The protestors on the streets of El Alto constantly affirm that they are not representatives of any political party. Among the protestors there are some who wish that Evo Morales return to Bolivia. In a video captured by Annur TV, an elderly woman thundered “The President has been handed over just like Christ was. However, we are happy because President Evo is not alone. He is alive. They have not killed him like Tupak Katari.”
However, there are other collectives and individuals whom I have closely known over the course of my research who have been very critical of the Morales government but have joined the struggle against the burning of the wiphala forcefully affirming that it is not a symbol of the MAS. For instance, Comunidad Pukara, a collective of Indianist intellectuals made a public declaration demanding strict legal sanction for those who disrespect indigenous political symbols like the wiphala and firmly asserting that they would not permit a retreat from the rights established for indigenous nations in the Constitution. They were also emphatic in affirming that the wiphala does not belong to any political party and that “the rebellion of wiphala is not a party-based movement”.
On the 24th of November, the legislative assembly unanimously approved a law to conduct elections within 120 days. Dialogues were also held between the government and the representatives of El Alto, the twenty provinces of La Paz and the coca cultivators, and an agreement was reached on some points including the abrogation of the decree that gives impunity to the armed forces, an end to political persecution, legal sanction for those who disrespected the wiphala and the retention of state-owned companies in the public sector.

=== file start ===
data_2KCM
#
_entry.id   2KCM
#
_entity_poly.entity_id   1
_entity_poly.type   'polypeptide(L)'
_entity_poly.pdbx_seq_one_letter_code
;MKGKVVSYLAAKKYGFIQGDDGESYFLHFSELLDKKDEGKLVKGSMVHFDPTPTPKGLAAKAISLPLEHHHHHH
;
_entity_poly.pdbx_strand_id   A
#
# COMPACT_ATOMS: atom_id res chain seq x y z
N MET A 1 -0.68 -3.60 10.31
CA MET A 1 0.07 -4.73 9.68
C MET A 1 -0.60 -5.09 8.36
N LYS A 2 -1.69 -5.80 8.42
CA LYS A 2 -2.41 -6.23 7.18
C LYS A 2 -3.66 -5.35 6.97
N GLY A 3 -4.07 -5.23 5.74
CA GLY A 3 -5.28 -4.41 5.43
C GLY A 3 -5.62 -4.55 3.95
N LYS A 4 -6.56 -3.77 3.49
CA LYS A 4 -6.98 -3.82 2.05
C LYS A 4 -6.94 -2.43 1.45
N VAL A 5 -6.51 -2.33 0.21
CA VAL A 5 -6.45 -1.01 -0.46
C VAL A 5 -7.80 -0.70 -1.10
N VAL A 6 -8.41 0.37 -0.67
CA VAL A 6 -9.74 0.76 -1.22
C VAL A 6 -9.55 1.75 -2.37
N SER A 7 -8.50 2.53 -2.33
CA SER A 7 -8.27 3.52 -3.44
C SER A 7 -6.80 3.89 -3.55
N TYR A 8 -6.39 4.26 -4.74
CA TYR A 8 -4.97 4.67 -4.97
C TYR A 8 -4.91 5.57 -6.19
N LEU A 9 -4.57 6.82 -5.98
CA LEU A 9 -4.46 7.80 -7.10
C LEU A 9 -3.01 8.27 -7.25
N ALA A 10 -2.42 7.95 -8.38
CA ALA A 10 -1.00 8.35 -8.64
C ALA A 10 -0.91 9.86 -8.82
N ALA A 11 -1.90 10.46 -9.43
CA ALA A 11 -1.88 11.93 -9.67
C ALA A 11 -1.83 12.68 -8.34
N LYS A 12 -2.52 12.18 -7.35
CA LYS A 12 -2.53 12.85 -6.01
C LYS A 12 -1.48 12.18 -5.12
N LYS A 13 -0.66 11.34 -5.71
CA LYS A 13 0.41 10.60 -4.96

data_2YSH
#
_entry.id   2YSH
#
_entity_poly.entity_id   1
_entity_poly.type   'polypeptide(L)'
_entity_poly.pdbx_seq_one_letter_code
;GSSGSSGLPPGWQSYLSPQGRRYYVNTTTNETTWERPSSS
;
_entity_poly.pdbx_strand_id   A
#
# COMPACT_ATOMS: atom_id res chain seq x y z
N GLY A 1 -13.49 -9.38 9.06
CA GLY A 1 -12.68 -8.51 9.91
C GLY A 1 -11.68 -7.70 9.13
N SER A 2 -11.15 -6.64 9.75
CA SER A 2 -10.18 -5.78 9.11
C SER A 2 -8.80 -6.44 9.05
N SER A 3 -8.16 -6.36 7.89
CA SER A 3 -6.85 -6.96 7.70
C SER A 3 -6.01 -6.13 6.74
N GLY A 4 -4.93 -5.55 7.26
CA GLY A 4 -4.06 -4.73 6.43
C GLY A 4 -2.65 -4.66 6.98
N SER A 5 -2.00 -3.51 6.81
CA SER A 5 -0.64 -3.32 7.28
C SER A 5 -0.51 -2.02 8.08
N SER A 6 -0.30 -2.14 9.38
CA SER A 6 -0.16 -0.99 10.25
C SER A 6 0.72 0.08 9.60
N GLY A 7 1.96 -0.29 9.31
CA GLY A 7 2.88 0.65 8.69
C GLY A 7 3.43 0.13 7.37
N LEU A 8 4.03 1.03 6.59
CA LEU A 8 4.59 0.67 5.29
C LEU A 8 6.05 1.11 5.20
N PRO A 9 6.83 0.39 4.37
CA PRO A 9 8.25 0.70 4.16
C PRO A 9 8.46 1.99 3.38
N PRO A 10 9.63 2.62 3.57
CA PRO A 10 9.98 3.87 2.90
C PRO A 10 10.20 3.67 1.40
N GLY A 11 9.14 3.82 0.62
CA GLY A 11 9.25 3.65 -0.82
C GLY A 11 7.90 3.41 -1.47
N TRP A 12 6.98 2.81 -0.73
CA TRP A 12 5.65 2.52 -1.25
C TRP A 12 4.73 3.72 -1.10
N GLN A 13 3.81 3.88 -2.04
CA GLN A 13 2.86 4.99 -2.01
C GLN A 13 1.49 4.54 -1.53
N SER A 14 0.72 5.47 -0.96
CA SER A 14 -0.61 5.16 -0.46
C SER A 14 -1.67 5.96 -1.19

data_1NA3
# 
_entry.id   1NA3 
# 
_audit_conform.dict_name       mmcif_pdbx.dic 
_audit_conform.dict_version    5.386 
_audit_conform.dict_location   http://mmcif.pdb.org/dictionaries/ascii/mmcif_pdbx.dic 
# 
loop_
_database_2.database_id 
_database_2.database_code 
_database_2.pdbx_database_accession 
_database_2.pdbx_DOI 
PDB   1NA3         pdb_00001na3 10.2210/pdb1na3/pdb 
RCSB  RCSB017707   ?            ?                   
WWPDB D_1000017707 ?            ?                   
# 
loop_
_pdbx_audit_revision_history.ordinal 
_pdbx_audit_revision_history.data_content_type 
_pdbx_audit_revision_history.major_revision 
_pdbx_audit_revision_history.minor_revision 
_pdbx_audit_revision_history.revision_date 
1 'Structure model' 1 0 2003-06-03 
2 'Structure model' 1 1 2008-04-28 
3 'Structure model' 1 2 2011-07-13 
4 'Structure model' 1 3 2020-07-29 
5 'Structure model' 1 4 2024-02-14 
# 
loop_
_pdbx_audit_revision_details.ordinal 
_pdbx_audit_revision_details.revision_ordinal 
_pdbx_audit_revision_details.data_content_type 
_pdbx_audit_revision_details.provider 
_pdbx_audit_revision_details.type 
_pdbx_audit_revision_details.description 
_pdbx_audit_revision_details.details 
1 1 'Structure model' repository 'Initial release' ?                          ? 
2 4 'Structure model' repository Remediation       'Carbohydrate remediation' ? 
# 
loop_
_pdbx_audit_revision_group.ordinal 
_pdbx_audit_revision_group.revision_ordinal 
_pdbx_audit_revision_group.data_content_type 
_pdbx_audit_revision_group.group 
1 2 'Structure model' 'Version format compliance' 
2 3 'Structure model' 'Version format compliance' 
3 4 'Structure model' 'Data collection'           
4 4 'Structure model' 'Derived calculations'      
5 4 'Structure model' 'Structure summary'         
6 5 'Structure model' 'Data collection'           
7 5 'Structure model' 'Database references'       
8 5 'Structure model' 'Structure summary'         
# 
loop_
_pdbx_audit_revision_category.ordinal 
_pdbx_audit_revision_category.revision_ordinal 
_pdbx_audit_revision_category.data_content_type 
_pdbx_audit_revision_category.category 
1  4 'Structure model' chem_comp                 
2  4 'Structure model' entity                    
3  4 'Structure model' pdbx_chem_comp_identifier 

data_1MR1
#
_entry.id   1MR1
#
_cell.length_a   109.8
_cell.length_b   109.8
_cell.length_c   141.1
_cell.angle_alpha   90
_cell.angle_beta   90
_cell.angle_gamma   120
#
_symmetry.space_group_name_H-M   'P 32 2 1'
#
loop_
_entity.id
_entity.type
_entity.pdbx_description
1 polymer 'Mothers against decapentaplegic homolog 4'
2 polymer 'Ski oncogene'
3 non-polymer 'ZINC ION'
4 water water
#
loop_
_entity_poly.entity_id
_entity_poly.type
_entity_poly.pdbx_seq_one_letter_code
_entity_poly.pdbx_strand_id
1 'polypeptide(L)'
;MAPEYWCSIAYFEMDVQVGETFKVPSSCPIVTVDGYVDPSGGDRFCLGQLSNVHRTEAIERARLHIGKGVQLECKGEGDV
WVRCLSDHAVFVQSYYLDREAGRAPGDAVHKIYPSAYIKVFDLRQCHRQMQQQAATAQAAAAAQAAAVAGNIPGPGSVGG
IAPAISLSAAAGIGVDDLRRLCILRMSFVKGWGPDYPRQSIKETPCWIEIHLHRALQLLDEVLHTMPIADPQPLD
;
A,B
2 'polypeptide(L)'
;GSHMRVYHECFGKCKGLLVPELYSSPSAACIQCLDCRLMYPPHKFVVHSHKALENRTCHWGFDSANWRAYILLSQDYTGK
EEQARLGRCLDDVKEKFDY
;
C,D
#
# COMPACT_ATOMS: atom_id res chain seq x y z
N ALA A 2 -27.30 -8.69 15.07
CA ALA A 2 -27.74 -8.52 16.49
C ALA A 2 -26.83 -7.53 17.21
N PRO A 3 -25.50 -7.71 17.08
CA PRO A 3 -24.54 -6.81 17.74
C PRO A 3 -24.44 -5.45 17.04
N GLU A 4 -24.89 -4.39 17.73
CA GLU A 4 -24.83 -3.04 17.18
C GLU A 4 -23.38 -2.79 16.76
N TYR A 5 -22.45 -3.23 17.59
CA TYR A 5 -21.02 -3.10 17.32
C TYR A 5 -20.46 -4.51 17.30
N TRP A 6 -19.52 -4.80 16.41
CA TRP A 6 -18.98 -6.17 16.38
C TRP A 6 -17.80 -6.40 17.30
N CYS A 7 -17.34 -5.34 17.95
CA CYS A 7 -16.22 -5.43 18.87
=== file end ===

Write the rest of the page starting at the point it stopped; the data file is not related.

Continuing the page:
It remains to be seen if the government would comply with the agreements as the political persecution of the leaders of the MAS and the torture of the arrested protestors continue[ii]. The Federation of coca cultivators declared that they would resume mobilizations if the promises made by the government to pacify the country are not met. Uncertainty has reached such levels that it is nearly impossible to even guess, let alone predict what would transpire in the coming days and months.
However, as Evo Morales has categorically affirmed that he would not be a candidate again, it can be safely concluded that the contemporary moment represents the end of a cycle in Bolivian politics. As the right-wing forces try to reestablish their dominance, a new generation of indigenous youth in El Alto is in the process of radicalization. This is an unexpected outcome of this process.
During my years of research in El Alto, the younger generation that had not witnessed the strong anti-neoliberal political mobilizations in the first few years of the twenty-first century seemed to be less interested in politics than their parents and grandparents who had lived through times of severe racial discrimination and participated in extraordinary collective struggles against the same.
The current crisis has awakened their consciousness and the implications of this process can be far-reaching. The wiphala continues to flutter in the strong winds of the Andean highlands like never before as Bolivia is once again at the crossroads of history.